OP: If you think that the topics are easy, I would go through a high school geometry textbook. One popular one is McDougall Littel's Geometry by Larson https://www.amazon.com/gp/aw/d/0618293663. It may be more appropriate to use the textbook your school uses.
  12. Jun 21, 2013 #11
    If you're serious about this stuff, you must in your head separate the concepts of "learning" and "school". If you end up in a good university then the two may go hand in hand, but at a public high school, chances are you are not going to learn much.

    I was in your situation last year and was able to skip alg2 to pre-calc, but it really didn't do much; chances are, if you skip geometry you will still find the algebra quite easy.

    Depending on how many math courses your school has, skipping geo can either be helpful or harmful. Perhaps talk to the teacher who teaches it. For some reason, school administrators love to stop students from skipping ahead. One strategy (it worked for me) is to go up to a math teacher (preferably one who has be en there several years) and ask then to vouch for you, showing what you know and are capable or. Also, what do you mean by "college level material?" If you have already mastered geo and intend to skip it, show it to a math teacher.

    Meanwhile, definitely do some studying on your own. A good way to show your interest in math, especially if you run out of classes to take, is to do some competition, e.g math or physics olympiad depending on where you live. The art of problem solving books (written especially for advanced high school students in mind) are quite good and VERY hard. Some of the challenge problems will have you tearing your hair out. You may want to start with either algebra or geo, and work your way up to calculus. the website is: http://www.artofproblemsolving.com/

    There are many other good books; most are pretty high level, but there are books out there problem solving, algebra, and geo.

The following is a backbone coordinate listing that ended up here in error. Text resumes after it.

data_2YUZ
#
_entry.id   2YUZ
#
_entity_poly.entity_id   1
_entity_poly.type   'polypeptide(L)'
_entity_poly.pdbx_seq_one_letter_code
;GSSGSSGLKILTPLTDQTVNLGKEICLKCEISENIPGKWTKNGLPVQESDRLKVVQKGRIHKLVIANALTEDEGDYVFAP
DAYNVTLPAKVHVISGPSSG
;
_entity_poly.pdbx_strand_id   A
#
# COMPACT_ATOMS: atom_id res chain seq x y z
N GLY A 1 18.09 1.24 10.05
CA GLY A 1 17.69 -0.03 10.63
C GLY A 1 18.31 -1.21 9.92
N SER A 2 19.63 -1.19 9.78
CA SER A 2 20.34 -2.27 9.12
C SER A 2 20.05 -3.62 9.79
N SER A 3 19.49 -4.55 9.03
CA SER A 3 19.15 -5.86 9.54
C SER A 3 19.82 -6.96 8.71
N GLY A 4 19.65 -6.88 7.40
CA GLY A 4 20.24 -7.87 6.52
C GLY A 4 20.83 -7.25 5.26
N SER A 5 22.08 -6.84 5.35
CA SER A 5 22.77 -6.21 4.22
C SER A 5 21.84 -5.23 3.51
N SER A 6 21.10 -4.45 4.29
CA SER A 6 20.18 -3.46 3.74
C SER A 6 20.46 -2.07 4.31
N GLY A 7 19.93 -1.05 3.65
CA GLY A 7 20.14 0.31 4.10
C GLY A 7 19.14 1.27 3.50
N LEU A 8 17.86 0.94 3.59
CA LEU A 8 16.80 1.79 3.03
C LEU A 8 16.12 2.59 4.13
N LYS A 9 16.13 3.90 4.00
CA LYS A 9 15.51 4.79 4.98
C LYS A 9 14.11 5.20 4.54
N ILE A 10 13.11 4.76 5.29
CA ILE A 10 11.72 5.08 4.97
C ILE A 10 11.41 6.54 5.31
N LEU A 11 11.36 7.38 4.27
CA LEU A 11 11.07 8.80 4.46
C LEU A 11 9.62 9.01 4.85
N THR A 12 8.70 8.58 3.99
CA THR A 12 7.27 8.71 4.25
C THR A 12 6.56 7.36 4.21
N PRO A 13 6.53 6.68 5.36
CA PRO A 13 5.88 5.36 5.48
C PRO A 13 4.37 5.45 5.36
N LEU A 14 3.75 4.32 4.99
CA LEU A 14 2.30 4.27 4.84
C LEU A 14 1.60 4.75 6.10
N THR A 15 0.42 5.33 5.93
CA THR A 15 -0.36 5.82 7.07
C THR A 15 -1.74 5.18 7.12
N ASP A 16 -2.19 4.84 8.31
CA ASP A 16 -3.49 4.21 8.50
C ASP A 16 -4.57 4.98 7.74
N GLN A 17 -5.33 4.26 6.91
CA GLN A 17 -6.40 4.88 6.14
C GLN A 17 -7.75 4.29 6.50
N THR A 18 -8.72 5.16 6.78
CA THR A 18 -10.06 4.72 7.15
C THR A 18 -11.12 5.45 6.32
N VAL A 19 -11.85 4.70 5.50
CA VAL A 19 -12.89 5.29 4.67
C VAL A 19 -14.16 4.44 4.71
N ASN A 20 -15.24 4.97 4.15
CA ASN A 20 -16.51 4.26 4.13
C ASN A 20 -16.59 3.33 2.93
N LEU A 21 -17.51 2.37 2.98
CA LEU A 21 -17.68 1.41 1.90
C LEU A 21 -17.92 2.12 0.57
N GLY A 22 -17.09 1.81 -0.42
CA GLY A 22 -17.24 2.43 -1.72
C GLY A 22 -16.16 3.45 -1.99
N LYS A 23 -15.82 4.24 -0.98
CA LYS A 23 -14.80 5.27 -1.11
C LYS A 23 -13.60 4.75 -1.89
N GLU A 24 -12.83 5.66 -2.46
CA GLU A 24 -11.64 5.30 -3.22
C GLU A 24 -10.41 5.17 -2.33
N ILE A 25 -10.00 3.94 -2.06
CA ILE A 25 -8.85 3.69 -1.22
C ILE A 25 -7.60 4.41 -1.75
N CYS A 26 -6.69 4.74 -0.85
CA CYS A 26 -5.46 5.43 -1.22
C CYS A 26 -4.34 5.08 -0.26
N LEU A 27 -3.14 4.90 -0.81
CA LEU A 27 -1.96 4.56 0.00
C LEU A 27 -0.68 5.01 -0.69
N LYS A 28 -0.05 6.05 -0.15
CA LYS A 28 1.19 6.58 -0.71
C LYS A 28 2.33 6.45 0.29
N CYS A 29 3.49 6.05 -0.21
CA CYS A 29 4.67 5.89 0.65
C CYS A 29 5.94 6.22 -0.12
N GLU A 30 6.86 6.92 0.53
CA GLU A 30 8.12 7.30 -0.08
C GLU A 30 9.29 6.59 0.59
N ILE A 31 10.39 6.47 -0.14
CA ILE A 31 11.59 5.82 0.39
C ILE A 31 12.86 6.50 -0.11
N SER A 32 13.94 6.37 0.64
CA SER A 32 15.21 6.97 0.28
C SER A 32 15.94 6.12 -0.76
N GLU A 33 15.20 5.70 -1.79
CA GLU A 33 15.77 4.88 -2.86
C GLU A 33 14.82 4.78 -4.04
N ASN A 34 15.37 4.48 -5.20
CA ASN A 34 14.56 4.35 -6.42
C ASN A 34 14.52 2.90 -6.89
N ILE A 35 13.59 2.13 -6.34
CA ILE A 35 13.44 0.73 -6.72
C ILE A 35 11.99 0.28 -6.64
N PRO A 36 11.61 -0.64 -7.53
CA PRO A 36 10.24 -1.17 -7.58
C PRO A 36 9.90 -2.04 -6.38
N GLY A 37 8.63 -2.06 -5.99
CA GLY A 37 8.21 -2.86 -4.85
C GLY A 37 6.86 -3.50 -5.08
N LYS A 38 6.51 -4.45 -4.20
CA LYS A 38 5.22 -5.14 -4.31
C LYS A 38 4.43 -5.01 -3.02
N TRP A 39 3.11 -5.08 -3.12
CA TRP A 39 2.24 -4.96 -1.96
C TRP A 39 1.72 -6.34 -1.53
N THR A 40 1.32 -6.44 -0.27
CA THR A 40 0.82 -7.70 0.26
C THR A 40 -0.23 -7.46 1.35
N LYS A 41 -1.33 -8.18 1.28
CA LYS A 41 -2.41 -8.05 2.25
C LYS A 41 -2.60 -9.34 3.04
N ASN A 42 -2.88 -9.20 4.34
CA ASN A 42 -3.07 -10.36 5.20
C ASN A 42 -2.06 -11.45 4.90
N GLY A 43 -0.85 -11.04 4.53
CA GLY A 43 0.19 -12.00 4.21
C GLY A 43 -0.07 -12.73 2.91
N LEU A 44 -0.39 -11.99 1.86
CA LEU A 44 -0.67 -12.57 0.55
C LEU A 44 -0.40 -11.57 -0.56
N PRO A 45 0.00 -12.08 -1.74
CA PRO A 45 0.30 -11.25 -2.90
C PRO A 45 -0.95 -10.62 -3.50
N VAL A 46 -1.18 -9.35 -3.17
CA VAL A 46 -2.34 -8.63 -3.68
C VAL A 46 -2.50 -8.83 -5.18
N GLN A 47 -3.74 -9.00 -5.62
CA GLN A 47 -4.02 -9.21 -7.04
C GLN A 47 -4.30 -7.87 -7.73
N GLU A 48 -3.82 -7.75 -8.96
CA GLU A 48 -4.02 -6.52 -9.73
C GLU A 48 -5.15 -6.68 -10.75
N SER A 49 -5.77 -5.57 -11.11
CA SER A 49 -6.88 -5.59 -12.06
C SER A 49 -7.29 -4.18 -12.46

13. Jun 21, 2013 #12
    By college level material I mean my physics teacher knows that I have some good potential so in class he allows me to read through his college physics textbook also his calculus textbooks. Then I know this really is helpful but it opens my mind to the theories out there I have read the following.

    Physics of the Future - Michio Kaku
    Parallel Worlds - Michio Kaku
    The Hidden Reality - Brian Greene
    Flatterland - Ian Stewart
    The quantum universe - Brian Cox and Jeff Forshaw
  14. Jun 21, 2013 #13
    This is actually a bit of my story mixed with advice, so it will be somewhat lengthy, anyway, here we go...

    At age seven I became very passionate about math, then physics and other topics I taught myself Algebra, Geometry, Trigonometry and Calculus in a summer. From age seven to age ten I continued this pattern, studying topics from all fields of study like differential topology, theoretical physics, etc... I concealed this the best I could though, fearing social reject, but after taking a break from academia between age ten and fourteen I decided it was time I moved forward and tried to get into college early or something. This was just last year, I showed my mathematics teachers a bit of what I could do, took the final for pre-calculus (the class that I was originally scheduled to be taking next year) and they are now considering allowing me to take AP Calculus this coming year, as a sophomore. Similar situations have arisen in all other subjects. But, although I already know the content, I want to take AP classes and stay in high school for the social experience and better chances of getting into a good school with scholarships (although I could probably go to a decent school now for free, much like Jacob Barnett did or others like him).

    The point is, that you have to figure out whether skipping is best for you, how much you want to try to skip, how well you actually know the content, and why you want to skip. I wanted to skip for very specific reasons, my classes next year will still be miserably easy, but that wasn't my reason for skipping ahead. Also, you have to be positive you know the content, not just the main ideas. When I learn something new, I go through at least two different materials, often many more (e.g. I took 3 classes, read 2 books and used 2 Internet sites on topology), because you need to be sure you know the content well, and can solve the problems not just understand concepts.

    Now, if you have all that figured out, talk to your teachers, and show off a bit to let them know your ability. There is typically no precedent to skip a class or grade, so the teachers will have to talk about it, probably go to the principal and local board of education as well. I warn you though, have good grades and scores in your current classes! I had a 120% in Algebra II last year, but even that wasn't quite enough, because I fell asleep during the final exam, and had to complete the whole thing in about 5 minutes, so I got more like an 80. The board didn't like this, but because of the other circumstances and a demonstration of proficiency in algebra, trig/pre-cal and calculus to my teachers, they approved me to skip and take calculus instead.